“What happened? You two were perfect together!” –
“I don’t know, we just drifted apart.”
Ever wondered what this really means? How do couples who were once so high up on the magical cloud of love tragically come apart? I can answer you this straight from the handbook. Coming apart in a relationship is actually a five stage interaction process. If you study these stages and notice them as they happen, you can avoid this ever happening in your own relationship.
Stage one: Differentiating
This is when differences between the couple become an issue. At the beginning of the relationship, the differences were set aside and they focused on what they had in common with many “Oh, you love raisins? I love raisins too!” kind of moments. What does it matter if he is a smoker or if she spends all her time with her friends? You have so many other things in common, right? In this stage of coming apart, the couple discovers how different they really are. What causes these differences? Differences can be about anything that is significant to the individuals involved, like attitudes, interests, personality, relatives, or friends. It can even be about specific behaviour like emotional needs or a habit that is horribly irritating. What you should look out for in this stage is conflict which is expressed verbally, with “Love me as I am or leave me” as the conclusion.
Stage two: Circumscribing
In relationships that are coming apart, communication between the individuals decreases in quality and quantity, or is circumscribed. This is when you only talk about “safe” things that won’t result in a fight. The communication between the couple becomes superficial because the number of “touchy” topics increases. Eventually, almost anything one partner says will be taken up negatively by the other. You will also talk less about how committed you are to each other and how good the relationship is. Typical phrases at this stage are “Can we talk about something else?” or “Leave my father out of this” or “This has nothing to do with you”. At this stage, communication will pick up if the couple is out in public as they do not want others to see that the relationship is coming apart.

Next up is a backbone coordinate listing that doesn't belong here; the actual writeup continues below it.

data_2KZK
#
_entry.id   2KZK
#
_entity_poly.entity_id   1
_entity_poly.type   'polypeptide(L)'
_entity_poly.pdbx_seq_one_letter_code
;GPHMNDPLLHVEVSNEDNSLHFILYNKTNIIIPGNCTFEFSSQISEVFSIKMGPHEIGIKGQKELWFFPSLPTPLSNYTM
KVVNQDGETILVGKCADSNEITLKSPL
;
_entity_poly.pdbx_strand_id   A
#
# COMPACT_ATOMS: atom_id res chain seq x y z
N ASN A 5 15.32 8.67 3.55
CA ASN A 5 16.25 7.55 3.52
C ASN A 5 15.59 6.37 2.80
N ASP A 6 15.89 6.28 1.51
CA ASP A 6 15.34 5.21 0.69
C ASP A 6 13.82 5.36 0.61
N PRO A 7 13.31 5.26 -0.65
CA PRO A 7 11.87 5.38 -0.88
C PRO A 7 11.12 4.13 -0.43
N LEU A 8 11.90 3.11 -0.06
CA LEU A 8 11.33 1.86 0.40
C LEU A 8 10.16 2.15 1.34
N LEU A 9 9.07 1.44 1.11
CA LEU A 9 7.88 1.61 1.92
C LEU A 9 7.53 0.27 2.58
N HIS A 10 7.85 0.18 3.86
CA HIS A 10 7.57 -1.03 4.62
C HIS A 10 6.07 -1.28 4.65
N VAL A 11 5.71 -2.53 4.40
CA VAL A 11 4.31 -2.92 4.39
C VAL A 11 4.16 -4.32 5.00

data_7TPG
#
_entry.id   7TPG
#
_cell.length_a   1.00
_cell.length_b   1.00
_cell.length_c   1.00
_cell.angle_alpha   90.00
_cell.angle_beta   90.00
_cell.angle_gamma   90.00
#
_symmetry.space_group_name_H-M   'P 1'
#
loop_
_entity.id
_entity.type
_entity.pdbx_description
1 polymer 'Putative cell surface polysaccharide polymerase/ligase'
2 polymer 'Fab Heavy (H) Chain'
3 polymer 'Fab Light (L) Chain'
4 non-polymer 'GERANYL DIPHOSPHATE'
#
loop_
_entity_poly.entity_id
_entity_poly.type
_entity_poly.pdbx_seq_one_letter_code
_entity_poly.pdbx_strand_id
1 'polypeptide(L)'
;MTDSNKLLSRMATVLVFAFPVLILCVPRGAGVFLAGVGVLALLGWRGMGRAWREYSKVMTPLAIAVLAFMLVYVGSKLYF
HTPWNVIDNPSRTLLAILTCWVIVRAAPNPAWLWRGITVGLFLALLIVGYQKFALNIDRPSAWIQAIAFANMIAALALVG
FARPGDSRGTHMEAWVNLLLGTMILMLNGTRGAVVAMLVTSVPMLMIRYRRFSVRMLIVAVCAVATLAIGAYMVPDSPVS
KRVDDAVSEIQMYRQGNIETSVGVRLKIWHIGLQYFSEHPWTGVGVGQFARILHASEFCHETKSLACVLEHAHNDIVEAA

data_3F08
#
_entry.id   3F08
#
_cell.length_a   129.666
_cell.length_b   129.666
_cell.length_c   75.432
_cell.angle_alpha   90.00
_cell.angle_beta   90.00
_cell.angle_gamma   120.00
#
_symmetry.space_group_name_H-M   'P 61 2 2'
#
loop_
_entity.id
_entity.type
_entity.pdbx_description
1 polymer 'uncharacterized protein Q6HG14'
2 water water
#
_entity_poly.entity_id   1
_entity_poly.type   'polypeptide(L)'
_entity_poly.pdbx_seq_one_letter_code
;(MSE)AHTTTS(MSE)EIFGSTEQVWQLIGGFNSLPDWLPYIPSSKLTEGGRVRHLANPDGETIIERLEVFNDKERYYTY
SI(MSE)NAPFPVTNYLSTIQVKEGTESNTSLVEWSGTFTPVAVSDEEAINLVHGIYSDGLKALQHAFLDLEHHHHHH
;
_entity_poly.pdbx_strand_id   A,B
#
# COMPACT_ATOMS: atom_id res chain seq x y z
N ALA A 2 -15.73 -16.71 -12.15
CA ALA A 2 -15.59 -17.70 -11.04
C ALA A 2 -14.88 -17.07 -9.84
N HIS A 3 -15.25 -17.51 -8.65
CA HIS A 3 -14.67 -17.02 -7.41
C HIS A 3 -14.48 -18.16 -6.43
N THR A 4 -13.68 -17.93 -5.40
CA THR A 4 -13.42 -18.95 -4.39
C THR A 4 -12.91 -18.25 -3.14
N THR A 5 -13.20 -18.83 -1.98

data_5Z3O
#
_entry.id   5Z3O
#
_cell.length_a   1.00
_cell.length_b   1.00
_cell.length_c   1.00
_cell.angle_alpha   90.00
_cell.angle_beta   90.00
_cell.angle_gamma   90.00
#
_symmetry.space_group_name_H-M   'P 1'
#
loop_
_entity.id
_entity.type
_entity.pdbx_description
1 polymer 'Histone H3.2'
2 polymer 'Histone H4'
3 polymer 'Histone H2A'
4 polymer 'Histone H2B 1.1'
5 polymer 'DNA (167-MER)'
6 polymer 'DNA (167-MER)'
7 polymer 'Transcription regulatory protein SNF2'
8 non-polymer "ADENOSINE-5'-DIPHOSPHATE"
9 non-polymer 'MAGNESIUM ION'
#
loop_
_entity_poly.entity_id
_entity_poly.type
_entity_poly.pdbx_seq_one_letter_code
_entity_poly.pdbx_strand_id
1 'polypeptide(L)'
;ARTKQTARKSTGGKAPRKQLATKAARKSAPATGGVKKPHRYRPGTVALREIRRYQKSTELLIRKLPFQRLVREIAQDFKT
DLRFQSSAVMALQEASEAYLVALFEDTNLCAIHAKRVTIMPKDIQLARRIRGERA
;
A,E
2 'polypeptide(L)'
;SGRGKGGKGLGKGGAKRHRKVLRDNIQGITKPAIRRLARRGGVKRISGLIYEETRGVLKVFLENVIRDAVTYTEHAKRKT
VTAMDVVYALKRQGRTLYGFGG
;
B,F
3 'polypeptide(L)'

Stage three: Stagnating
In this stage the individuals in the relationship will often think of the conversation within themselves instead of talking to each other. Since they “know” how the conversation will go, why should they even try talking about it? “If I say this, she’ll say that” and so on. This stage has nonverbal behaviour, like body language, that emphasise the unhappiness better than words ever could. Extended stagnating means that very little conversation is happening.
Stage four: Avoiding
This is when one or both members of the couple no longer wish to engage in face-to-face or voice-to-voice interaction. At this stage, breaking up would be desirable. When the couple communicates in this stage the messages probably contain overtones of unfriendliness like “Please don’t call me again”. A more subtle version of this stage, however, is to be constantly late for or cancelling dates, saying “I can’t see you on that day because…I can’t see you on that day either because…”. When it is not possible for the couple to be physically separated, they will simply ignore each other. They share the same place but only talk when necessary.
Stage five: Terminating
This is when the couple breaks up because they have grown too far apart to repair the relationship and they don’t even want to try to repair it, either. Dissociative messages prepare the couple for the break up by emphasising differences and only thinking about their own interests and not of their partner’s. The break up conversation often includes messages of how the future (if any) for the relationship is going to be like, for example “Perhaps we can meet for coffee sometime” or “I never want to see you again”.
No single module or action can define an entire relationship. Some people will stay in unhappy relationships because of fear or because they want to punish the other person by staying with them. Look out for these stages in your own relationship and fix them as soon as possible, and maybe you can have a happy ending (here’s hoping no one cheats).
Source: Sheila Steinberg, An Introduction to Communication Studies (2006), page 167-168